This kind of overreaction is not merely laughable. It is deeply troubling, not least of all because it may be playing into Russia’s hands more perfectly than anything Trump himself has done.
To begin with, while Trump and his transition team might have pointed out a bit sharply that the intelligence community is far from infallible, it is worth noting that the intelligence community may not even have been behind the recent leaks. Certainly, several CIA veterans have publicly urged caution about the leaks, and the CIA itself has yet to publicly endorse these supposed findings. The end result of elevating these contested findings, therefore, may be to prematurely drive a wedge between the president-elect and his own intelligence apparatus, something that would unquestionably make the US less safe.
Furthermore, many in the intelligence community believe that Russia’s meddling was executed not so much to elect a particular candidate as to call into question the integrity of the United States’ electoral process. Moscow thrives on moral equivalence, and to claim that elections in the USA are just as corrupt, easily manipulated, and insecure as Russia’s would be a boon to Vladimir Putin’s authoritarian state. The anti-Trump community’s willingness to publicly argue that US elections were gamed by a foreign power and should be extralegally reversed because they didn’t go their way is playing right into this perception.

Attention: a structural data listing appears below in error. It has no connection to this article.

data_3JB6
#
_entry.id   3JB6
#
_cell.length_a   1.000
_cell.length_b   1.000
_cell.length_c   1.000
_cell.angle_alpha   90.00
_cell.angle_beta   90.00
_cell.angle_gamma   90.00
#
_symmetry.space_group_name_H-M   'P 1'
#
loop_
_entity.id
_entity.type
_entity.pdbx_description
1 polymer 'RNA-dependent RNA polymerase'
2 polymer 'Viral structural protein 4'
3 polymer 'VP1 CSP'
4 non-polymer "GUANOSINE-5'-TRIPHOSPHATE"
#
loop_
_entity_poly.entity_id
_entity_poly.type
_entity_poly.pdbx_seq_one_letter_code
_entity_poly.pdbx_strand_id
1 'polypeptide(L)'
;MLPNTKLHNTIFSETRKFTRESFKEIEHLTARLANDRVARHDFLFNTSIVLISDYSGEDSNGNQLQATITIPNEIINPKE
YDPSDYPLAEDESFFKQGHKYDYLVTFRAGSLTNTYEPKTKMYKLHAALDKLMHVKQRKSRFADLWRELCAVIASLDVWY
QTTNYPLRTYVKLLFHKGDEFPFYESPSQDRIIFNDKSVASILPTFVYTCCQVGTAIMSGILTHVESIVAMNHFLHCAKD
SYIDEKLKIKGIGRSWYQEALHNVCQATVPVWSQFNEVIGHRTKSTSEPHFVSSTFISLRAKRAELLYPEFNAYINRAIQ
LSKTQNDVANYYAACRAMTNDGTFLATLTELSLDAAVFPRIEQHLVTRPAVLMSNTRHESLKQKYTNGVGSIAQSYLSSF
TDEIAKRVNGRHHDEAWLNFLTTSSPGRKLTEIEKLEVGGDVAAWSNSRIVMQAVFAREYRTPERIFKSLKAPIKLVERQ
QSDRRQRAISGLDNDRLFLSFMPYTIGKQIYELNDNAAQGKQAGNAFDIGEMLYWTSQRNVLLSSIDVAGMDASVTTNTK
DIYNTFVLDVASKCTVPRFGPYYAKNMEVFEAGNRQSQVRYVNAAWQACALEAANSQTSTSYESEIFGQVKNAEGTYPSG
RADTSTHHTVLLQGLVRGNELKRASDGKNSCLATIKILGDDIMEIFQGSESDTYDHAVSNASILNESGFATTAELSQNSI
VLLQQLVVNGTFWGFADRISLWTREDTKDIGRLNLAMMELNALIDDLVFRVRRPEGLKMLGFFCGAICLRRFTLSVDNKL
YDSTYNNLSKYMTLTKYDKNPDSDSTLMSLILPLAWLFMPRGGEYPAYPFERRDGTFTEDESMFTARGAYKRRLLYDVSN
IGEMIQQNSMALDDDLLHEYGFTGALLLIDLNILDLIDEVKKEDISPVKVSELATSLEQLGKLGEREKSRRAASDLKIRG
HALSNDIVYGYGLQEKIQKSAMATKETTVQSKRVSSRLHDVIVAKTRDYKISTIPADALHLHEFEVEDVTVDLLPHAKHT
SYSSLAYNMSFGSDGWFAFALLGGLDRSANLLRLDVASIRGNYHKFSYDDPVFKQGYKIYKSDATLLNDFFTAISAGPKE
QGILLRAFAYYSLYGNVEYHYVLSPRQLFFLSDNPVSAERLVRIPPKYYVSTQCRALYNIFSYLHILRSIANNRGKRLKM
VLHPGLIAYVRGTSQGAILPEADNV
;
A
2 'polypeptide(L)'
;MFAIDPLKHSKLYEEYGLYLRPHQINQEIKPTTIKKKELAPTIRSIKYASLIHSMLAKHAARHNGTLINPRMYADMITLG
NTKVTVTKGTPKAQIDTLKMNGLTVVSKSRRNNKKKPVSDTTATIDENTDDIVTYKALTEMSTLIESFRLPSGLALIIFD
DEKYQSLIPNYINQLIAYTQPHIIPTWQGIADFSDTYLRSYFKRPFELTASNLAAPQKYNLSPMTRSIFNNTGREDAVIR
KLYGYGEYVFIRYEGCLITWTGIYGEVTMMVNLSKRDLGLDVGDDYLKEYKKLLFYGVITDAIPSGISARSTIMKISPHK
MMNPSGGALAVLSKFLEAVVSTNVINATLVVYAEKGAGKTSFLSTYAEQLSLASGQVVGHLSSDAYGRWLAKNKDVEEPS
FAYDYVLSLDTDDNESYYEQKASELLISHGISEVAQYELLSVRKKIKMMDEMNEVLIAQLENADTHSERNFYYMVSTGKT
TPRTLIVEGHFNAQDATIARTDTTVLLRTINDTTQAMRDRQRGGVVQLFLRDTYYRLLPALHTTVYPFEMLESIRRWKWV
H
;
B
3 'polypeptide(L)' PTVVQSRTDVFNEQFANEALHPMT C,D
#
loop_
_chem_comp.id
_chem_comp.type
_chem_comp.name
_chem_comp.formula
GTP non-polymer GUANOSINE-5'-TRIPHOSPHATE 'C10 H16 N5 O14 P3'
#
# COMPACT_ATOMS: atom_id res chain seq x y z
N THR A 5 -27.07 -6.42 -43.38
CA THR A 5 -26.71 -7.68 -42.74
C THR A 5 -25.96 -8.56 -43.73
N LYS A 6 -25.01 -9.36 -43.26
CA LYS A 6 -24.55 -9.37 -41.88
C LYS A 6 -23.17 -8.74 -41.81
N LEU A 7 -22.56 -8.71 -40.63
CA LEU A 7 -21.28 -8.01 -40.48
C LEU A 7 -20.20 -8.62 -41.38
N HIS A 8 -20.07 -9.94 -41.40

Finally, there is no evidence that the Russian attempts to influence our election, most prominently by leaking private emails from Clinton campaign staffers onto Wikileaks, actually moved votes. Most analyses produced on either side seem to lay far more blame for Clinton’s loss at the feet of either the last-minute decision by FBI Director James Comey to reopen his investigation into Clinton’s email server, or on the fallout from Clinton’s own infamous “basket of deplorables” gaffe.
If Russian intervention were capable of producing massive polling swings among American voters, this would surely be a point of grave concern, but in the absence of evidence suggesting as much, why elevate Moscow’s international influence with this kind of alarmism? It is, in every sense, irresponsible.
The truth of the matter is that this very complicated, and quite troubling, issue is being politicized — to the detriment of our own intelligence services — by people too emotionally attached to failed tactics and failed ideas to permit themselves any self-reflection. In seeking more information about the extent of Russia’s willingness and ability to undermine our own election system, cooler and less partisan heads must prevail. Otherwise, partisan blinders may leave us in a state of more naked vulnerability than even Putin himself could have ever imagined.
Disclosure: Donald Trump is the father-in-law of Jared Kushner, publisher of Observer Media.